The Samsung Galaxy S5 is still a good phone but it’s not perfect and there are some things you’ll want to consider before you buy it in 2015 and beyond.
Last year, Samsung took the stage (as it always does) to announce a brand new fifth-generation Galaxy S smartphone. A few weeks after the announcement, the Samsung Galaxy S5 took over flagship duties from the Galaxy S4. Up until April, the Galaxy S5 reigned as Samsung’s top device.
In April, Samsung released the Galaxy S6 and Galaxy S6 Edge to take over for the Galaxy S5. The Galaxy S5 is no longer in the spotlight but the arrival of the Galaxy S6 doesn’t mean that the show is over. Samsung’s aging former flagship is still a solid option for those that don’t want to pay top dollar for a brand new phone.
We’ve been using the Samsung Galaxy S5 for well over a year now and there are tons of things that we still love about it. For instance, its design features a water and dust resistant certification that isn’t found on most flagship smartphones, not even the Galaxy S6.
There’s still a lot to like about the Galaxy S5 but there are also some things that you might not like. It’s a great phone but even great phones have their flaws, especially in their old age. Yes, one year is old for a Samsung smartphone.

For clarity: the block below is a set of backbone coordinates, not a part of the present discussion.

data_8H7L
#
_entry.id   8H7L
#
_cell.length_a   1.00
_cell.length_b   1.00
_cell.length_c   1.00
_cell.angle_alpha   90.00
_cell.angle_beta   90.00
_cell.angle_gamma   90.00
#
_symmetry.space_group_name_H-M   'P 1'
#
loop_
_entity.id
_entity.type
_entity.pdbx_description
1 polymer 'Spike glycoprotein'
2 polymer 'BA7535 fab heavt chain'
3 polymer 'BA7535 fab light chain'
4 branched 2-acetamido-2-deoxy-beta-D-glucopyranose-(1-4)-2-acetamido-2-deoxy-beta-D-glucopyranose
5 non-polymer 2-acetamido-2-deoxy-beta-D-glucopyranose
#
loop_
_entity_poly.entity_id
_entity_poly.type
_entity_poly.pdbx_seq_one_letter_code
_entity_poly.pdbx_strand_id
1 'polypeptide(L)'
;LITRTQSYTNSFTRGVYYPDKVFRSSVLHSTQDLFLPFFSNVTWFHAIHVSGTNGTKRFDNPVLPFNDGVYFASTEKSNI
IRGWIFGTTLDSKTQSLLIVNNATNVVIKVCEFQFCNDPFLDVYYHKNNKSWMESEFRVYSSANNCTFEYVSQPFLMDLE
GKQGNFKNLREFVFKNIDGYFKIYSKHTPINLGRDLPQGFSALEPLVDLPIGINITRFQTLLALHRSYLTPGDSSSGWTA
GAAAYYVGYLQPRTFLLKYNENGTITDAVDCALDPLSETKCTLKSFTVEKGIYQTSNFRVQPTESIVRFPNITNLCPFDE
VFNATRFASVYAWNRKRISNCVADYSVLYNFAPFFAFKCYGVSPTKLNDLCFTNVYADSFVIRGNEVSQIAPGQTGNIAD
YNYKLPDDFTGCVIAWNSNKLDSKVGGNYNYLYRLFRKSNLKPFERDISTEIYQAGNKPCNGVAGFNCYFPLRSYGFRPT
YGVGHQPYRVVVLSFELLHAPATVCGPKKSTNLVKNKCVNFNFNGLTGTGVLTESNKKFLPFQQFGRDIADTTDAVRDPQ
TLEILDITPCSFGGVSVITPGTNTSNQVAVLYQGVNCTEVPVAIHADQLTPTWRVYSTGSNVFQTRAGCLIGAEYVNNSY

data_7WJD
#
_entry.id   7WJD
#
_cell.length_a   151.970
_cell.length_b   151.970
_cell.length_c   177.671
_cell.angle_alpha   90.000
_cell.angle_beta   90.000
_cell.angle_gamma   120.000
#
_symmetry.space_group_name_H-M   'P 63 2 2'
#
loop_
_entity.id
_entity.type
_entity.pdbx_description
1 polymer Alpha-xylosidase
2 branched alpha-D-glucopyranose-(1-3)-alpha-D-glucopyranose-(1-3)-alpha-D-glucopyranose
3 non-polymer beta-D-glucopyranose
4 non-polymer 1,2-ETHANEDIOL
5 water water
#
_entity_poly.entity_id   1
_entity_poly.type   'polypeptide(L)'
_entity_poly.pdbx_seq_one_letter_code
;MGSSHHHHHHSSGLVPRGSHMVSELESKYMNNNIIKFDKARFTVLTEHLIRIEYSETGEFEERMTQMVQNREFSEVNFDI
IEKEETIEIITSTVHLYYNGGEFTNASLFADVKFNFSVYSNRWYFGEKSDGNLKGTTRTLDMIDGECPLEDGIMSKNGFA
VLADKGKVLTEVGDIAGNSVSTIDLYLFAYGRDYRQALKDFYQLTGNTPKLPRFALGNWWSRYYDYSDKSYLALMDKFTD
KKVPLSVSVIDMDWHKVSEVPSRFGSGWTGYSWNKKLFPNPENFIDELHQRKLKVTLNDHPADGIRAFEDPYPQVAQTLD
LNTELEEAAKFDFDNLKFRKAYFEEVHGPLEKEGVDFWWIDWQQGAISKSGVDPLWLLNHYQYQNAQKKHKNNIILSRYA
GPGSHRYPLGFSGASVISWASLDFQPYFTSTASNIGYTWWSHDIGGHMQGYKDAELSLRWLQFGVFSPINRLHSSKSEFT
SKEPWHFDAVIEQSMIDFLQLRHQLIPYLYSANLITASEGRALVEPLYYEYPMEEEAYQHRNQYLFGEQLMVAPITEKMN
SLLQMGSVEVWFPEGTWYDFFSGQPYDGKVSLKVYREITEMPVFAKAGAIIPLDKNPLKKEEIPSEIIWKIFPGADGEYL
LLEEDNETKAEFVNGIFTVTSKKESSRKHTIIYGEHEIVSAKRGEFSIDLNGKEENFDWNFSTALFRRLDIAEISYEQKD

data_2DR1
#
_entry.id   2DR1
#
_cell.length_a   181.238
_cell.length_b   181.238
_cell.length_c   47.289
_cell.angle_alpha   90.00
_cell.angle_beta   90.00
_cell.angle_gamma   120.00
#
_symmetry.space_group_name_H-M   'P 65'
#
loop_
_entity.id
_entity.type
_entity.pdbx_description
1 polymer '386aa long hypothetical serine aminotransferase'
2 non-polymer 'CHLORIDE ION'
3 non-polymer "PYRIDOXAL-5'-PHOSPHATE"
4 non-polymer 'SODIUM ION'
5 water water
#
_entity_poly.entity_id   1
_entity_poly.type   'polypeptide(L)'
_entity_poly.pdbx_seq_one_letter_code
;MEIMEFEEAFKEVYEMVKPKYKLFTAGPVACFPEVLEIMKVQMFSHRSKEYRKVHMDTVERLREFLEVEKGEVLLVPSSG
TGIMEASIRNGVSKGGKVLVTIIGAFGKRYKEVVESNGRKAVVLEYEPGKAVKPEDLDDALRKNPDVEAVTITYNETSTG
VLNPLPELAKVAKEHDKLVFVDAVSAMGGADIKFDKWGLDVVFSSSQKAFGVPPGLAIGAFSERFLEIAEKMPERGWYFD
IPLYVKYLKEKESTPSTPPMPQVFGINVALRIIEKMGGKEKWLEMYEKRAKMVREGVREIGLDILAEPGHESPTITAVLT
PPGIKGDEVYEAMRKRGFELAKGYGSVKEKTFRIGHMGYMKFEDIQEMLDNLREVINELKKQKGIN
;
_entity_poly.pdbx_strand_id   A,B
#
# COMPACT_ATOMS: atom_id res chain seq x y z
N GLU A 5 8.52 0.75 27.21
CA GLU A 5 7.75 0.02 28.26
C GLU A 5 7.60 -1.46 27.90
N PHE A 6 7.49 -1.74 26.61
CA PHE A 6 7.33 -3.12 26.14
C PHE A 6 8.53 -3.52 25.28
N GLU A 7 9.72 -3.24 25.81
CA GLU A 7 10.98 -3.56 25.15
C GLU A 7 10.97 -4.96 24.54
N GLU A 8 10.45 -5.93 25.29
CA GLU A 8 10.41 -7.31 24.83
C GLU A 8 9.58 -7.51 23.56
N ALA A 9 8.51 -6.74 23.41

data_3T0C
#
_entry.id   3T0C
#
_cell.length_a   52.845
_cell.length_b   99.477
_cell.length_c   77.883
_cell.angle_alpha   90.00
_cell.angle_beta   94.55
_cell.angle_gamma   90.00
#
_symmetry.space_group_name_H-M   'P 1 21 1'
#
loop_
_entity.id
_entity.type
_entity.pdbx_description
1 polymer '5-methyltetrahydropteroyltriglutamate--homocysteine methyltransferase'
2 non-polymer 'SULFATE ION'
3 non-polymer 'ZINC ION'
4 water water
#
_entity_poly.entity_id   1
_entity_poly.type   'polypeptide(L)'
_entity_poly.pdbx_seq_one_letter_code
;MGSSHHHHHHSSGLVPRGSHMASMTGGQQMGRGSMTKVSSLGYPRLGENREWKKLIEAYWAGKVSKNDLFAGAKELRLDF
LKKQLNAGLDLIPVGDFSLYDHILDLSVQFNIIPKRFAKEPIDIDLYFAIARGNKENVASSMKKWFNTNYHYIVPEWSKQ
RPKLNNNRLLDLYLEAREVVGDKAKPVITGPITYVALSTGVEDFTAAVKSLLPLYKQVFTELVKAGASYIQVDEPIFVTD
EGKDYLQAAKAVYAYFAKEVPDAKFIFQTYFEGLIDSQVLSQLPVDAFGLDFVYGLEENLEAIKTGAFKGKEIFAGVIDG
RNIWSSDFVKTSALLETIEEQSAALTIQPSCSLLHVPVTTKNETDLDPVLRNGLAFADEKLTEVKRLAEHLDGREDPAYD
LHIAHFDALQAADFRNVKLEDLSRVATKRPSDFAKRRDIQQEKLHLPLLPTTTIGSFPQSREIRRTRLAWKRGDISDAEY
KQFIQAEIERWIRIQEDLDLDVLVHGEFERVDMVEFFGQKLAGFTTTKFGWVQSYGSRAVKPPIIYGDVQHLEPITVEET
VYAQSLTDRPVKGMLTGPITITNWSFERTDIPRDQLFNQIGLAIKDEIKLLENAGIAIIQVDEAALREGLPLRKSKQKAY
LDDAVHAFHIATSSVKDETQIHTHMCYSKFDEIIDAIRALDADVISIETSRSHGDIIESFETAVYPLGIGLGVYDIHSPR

With the Galaxy S6 out and the Galaxy Note 5 on the way, we want to take an updated look at the Galaxy S5 and tell you about a few things we dislike about it. Some of you might be able to look past these things. For others, these might be game-changers that steer you away to something else. Keep these in mind as you look to buy your next smartphone.
The Fingerprint Sensor
Fingerprint sensors add an extra layer of security to your phone but their main purpose is added convenience. They make it easy to get to your phone's home screen. Not the Samsung Galaxy S5's fingerprint sensor though. It adds time to the process.
The Samsung Galaxy S5 features a swipe-based fingerprint sensor that's been driving us (and many others) nuts since last year. It's not accurate and it typically takes more than a few swipes to get it to register and take us to the device's home screen.
The disaster that is the Galaxy S5's fingerprint sensor was probably the catalyst for Samsung's move to the touch-based fingerprint reader that's found on the Galaxy S6. The Galaxy S6's sensor is on par with Apple's Touch ID.
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